Fozzy's first CD debuted in 2000. It consisted mostly of covers of seminal heavy-metal classics, with a handful of original material thrown in. They were somewhat of a concept band with an elaborate history that was all made up. It was a nod to 1984's This is Spinal Tap. In 2002 the band released their second CD Happenstance and it also contained a mixture of covers and original material. Typically, I enjoyed the original songs more than the covers on both releases mainly due to the fact that I'm not much of a metal head.

This brings us to 2005, All That Remains, and my perfect song. By this time the band had shed its "recockulous" cover story and had established themselves as a straightforward heavy metal band. All the songs on this release are originals.

Strangely enough, this CD sounds relatively good on our main system as long as the volume is not cranked up too high. Of course, keeping the volume low defeats the purpose of a heavy-metal recording so typically I listen to it within the confines of my car, usually at an elevated volume. Although I enjoy many of the songs, the title track makes the all time soundtrack of "Carol's Perfect Songs".

"All That Remains" starts off with just the soft sound of brush on cymbal, continues with strong bass and heavy guitar leading immediately to the vocal. Chris's voice has a soft plaintive quality as he sings about things gone wrong, and times he almost whispers the words. In the middle of the song is a searing guitar solo, and at the end a bass solo. The music is tight, the vocals are mesmerizing, the lyrics speak to me, and the solos deliver that something extra.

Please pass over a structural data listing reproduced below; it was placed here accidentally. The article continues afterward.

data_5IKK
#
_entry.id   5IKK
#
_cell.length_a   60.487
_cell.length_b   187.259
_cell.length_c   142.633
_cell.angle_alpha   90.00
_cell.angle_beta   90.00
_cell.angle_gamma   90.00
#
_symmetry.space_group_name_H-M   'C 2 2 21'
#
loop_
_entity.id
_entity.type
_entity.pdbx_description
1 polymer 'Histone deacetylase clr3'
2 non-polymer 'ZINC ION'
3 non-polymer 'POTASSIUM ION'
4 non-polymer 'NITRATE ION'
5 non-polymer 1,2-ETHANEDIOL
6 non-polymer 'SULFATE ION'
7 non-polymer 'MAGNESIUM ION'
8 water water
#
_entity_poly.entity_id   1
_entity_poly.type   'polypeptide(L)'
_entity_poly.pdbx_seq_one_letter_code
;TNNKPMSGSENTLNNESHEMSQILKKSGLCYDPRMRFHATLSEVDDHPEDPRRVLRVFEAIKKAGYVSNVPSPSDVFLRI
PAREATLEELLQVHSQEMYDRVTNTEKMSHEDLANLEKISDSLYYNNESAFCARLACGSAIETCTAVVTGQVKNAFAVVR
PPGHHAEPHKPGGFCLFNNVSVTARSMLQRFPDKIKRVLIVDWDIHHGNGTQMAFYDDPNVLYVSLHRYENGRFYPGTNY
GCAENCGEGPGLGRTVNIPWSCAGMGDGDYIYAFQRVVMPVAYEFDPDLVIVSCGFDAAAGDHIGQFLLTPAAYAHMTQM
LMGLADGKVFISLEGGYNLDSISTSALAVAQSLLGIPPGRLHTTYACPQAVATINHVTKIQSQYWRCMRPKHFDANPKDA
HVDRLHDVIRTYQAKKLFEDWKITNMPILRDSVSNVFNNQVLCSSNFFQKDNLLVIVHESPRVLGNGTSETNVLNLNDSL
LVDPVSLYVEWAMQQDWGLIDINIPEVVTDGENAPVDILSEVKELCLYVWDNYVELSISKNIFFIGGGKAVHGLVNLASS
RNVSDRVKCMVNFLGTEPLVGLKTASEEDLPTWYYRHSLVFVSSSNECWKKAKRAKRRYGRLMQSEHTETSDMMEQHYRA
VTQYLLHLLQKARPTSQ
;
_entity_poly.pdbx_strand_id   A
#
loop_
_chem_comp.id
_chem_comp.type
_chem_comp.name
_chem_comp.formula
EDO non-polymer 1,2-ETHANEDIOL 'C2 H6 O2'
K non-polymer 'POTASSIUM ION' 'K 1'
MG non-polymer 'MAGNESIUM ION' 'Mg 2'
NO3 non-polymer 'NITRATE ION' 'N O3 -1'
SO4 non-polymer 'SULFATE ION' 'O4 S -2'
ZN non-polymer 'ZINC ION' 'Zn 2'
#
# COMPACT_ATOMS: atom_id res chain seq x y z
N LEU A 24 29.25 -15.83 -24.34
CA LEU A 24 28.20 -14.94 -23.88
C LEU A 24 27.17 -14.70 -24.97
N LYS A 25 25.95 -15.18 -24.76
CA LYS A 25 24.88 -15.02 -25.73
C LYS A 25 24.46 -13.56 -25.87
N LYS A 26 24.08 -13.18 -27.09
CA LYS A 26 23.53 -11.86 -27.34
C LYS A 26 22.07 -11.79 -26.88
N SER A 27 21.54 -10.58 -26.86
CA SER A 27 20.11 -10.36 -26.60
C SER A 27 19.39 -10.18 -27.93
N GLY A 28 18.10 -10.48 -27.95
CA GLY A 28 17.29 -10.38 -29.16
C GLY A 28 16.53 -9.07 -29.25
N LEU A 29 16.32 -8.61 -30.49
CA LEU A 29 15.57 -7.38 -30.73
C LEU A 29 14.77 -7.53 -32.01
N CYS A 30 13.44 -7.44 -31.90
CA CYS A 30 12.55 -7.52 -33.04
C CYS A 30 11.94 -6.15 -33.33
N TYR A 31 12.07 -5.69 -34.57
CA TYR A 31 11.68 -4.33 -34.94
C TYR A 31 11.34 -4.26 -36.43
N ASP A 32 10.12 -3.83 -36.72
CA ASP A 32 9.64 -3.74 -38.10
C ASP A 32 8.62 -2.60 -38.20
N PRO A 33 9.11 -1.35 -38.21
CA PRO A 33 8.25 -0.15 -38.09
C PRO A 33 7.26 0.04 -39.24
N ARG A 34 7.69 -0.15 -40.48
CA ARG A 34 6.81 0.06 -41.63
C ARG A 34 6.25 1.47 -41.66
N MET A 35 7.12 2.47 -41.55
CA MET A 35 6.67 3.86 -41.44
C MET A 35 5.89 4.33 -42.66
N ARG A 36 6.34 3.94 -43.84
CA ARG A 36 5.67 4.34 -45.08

I never pretend to know what a song is all about, or determine what the artist means by the lyrics. In most cases I assign my own meaning to the song, and thus can react to it on a deeper level. The lyrics in this song touch me on that deeper level even though I do not really know what they mean, and can not even describe what they mean to me. The lyrics and the vocals together boost this song into the perfect song category, and since I'm a sucker for bass that solo at the end cements it.

Fozzy is not everyone's cup of tea, but on the other hand most of the bands I prefer are not. A perfect song, in the end, is a personal thing. Even listening to the song now via Windows Media Player and low-budget Sony headphones produced the desired shiver down my spine. This song never fails to deliver.

So there you have my opinion on what makes a perfect song. At this point I will close out by reminding you that this is all opinion. If you have an open mind, perhaps you can examine the songs you find yourself returning to time after time. Perhaps those songs are your own "perfect songs."